One of the most mesmerising creations in the world is photography. What could be better than seizing and freezing memories, emotions and experiences in a single frame? A picture truly speaks a thousand words. It’s chasing the perfect moment where time stands still and capturing a silence that speaks to you. Nowadays, technology and social media have made it easy to take as many pictures as you want and share them with the world. But that wasn’t always the case. A deep dive into the history of photography will show you why.
Let’s take a look at the evolution of photography, who invented photography, the history of camera, and more.
When Was Photography Invented?
The ideation and experimentation with photography first began in the 5th century BCE, and it took the camera 200 years to evolve into what it is today.
To understand how the evolution began, let’s look at the history of photography timeline.
5th Century BC
The basic principles of optics and the concept of photography were first described by the Greek and Chinese philosophers in the 5th – 4th century BC.
Mozi, the Chinese philosopher, discovered the idea of the camera obscura (under a different name) as a tool for collecting light rays and projecting images in the 4th century BC. Later on, Aristotle went on to expand on Mozi’s ideas.
Camera Obscura: 1100 AD
In the 11th century, the art of photography finally started. A medieval scientist and mathematician from Iraq named Ibn al-Haytham, also known as Alhazen, developed the camera obscura (derived from the Latin word “dark room”).
Around the same time, another scientist named Shen Kuo was experimenting with the camera obscura.
During this time, the camera was either a room or a box-shaped device. A small aperture pinhole allowed light in, projecting an image from the outside to a surface inside.
However, the camera obscura didn’t capture images. It projected the image upside down on a surface. These projections were then used to trace and produce accurate illustrations and pictures of objects like people or buildings.
13th to 15th Century
In the 13th century, the camera obscura evolved from a device used to cast projections to one that could help humans observe eclipses, thanks to an English philosopher.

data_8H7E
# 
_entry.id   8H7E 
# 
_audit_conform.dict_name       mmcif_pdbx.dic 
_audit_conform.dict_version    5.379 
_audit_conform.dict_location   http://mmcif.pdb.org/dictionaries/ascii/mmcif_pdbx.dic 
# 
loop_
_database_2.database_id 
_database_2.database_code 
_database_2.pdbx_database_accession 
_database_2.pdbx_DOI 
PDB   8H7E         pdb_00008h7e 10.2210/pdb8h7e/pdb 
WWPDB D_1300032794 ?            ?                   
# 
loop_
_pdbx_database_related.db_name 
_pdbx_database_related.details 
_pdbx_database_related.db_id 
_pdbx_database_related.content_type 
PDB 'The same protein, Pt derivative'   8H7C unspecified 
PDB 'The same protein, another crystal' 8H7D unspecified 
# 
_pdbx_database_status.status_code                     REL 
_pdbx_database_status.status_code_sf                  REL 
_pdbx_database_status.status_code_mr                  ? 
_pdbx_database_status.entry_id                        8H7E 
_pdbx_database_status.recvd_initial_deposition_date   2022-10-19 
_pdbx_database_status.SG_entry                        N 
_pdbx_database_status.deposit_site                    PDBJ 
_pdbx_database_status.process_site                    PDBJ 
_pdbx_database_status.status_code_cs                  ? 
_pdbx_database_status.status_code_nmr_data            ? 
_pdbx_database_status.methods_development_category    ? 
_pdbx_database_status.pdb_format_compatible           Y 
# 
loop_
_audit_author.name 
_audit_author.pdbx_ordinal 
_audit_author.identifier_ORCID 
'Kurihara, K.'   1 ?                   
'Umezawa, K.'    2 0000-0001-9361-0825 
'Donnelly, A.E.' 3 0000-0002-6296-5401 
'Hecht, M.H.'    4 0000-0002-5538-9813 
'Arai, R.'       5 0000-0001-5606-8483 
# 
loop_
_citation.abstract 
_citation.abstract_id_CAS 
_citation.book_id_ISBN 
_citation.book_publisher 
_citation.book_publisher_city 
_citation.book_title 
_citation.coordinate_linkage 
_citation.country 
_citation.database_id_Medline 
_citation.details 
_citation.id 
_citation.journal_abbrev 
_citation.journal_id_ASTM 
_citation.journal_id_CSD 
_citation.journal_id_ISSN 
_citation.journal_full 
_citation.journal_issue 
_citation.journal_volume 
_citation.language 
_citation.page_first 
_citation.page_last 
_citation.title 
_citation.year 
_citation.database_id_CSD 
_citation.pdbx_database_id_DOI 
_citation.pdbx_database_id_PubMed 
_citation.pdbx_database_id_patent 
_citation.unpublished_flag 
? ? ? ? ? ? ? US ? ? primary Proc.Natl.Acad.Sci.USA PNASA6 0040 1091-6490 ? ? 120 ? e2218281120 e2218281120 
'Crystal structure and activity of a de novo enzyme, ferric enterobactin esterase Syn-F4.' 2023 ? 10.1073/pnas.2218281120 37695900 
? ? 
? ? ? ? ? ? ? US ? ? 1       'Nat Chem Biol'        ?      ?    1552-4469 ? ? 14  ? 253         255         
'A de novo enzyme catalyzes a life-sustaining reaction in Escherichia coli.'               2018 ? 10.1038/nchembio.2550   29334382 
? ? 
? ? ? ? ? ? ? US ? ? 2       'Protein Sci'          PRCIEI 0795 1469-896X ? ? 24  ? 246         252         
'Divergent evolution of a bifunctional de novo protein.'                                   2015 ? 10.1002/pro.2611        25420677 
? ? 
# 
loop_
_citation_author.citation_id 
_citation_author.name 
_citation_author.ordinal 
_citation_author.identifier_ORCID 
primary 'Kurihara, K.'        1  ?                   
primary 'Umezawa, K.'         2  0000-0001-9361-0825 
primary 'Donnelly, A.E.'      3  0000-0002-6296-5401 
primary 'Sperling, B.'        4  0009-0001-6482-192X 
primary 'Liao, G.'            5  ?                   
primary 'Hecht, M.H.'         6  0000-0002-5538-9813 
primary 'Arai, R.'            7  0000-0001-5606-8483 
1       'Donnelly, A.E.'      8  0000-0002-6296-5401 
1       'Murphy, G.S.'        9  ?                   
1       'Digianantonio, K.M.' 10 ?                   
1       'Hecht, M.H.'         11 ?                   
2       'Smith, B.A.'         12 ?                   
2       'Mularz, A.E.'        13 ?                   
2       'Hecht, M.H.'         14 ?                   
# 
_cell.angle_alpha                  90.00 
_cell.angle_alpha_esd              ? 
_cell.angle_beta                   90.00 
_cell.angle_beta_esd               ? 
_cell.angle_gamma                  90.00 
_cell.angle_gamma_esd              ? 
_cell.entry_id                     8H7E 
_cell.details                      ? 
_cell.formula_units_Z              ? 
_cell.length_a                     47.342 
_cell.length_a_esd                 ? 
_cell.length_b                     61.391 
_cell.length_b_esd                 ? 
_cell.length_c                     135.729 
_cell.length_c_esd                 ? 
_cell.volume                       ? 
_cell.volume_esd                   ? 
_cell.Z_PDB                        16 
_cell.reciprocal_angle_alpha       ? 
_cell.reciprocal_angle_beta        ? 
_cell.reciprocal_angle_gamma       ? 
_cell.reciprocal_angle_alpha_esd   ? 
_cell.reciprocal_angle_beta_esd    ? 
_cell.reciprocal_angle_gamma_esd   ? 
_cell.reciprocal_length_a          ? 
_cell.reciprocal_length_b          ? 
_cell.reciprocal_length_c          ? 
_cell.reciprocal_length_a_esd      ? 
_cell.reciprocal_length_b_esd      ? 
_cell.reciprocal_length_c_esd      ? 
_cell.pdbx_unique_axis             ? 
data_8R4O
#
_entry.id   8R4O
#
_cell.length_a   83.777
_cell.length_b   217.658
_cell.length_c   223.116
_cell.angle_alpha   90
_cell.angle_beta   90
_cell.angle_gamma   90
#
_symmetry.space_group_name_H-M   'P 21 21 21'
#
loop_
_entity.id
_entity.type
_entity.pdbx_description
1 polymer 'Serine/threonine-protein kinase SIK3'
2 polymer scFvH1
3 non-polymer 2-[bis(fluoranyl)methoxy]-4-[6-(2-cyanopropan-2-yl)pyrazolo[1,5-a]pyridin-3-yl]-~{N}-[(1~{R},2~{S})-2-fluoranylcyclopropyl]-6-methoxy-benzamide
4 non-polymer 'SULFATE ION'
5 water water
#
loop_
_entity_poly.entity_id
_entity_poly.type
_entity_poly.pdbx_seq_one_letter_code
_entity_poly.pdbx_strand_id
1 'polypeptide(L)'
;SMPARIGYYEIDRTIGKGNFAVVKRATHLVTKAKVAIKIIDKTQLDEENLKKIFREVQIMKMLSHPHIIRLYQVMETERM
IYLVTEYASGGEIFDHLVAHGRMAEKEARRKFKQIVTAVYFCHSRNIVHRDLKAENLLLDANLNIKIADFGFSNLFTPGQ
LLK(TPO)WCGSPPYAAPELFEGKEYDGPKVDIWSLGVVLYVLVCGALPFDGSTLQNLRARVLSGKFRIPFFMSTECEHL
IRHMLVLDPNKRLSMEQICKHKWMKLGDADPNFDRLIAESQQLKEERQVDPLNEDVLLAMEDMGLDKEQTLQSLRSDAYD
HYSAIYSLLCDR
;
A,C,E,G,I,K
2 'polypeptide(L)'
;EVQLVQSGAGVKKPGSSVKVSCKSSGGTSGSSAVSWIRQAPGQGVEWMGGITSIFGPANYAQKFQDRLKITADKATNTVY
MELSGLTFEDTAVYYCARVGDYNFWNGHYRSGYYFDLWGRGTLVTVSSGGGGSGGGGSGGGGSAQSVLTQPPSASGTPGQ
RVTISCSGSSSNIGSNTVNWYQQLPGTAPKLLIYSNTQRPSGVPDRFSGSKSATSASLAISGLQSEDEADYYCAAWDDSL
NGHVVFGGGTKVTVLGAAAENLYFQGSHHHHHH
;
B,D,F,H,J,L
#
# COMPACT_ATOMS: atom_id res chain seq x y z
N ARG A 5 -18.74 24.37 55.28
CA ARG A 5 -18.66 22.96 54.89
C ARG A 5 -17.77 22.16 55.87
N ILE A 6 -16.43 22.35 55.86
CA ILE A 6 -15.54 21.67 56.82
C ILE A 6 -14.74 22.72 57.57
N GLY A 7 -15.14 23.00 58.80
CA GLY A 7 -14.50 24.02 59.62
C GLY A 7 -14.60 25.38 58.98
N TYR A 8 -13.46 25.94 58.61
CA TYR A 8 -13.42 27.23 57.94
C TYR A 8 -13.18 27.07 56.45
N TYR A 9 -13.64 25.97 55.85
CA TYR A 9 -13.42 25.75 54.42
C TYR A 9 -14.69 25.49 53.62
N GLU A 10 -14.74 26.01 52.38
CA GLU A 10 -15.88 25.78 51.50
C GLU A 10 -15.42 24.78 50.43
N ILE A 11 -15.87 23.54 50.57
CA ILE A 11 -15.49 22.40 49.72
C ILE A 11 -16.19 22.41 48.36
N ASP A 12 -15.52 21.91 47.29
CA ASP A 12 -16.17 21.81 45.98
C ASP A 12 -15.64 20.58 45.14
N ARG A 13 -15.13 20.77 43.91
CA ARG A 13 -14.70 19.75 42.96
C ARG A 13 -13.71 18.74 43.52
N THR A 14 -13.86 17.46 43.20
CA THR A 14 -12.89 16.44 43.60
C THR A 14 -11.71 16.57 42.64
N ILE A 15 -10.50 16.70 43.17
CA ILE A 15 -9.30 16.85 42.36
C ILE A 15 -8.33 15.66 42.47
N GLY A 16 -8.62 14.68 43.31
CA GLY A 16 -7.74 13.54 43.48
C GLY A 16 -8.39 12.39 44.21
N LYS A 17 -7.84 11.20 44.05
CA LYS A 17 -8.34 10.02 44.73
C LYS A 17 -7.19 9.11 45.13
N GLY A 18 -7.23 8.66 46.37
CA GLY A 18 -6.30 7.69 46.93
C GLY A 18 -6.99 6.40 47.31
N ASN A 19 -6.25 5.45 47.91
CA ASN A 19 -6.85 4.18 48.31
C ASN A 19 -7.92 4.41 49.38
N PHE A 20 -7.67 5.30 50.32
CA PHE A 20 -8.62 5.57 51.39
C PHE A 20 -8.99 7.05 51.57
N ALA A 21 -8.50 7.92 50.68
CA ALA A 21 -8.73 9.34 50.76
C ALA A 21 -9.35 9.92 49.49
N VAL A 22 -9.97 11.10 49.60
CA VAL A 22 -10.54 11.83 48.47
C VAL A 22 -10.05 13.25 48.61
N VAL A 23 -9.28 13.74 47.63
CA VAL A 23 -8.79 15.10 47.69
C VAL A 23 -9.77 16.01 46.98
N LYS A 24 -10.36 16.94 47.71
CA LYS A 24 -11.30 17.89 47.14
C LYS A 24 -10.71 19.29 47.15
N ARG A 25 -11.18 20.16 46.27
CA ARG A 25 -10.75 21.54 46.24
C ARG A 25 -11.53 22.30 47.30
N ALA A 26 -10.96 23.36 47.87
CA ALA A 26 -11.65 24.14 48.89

By the time the 15th century rolled around, artists were widely using the device. Finally, in the 17th century, basic lenses and a portable camera obscura were introduced.
The 18th Century: Photography Inventions
A French inventor, Joseph Nicéphore Niépce, who is the father of photography, invented the art in 1822. The first camera picture in the world was taken in 1826, named “View from the Window at Les Gras”.
He experimented with a bitumen-coated pewter plate and exposed light on it using a camera obscura. The bitumen was exposed to long hours of light and eventually solidified in the exposed areas. The unexposed areas could be removed, and the first photo was born!
In 1829, Niépce partnered with French inventor and artist Louis Daguerre. After Niépce’s death, Deguerre continued his legacy and created the Daguerreotype process.
Later, Alphonse Giroux created a daguerreotype camera in 1839. It was also the first photo camera device manufactured for mass production. To produce the cameras in France, Giroux secured a deal with Daguerre.
In the mid to late 1800s, wet plate emulsion, dry plates and Daguerreotypes were developed. These three techniques were greatly influential in modern photography.
Following this period, flexible film rolls were introduced. Then came the instant film (1948), the SLR camera (‘50s), compact cameras (1970-80), and the first digital camera (1975-91).
Now, in the present day, photography has made a huge jump from cameras to in-build cameras in our phones. Take a look at contemporary photography history.
Contemporary Photography History
Modern photography has no specific chronology. It took a long time for artists to experiment with the art form. To give a specific time frame, the earliest art forms of photography are called vintage photography.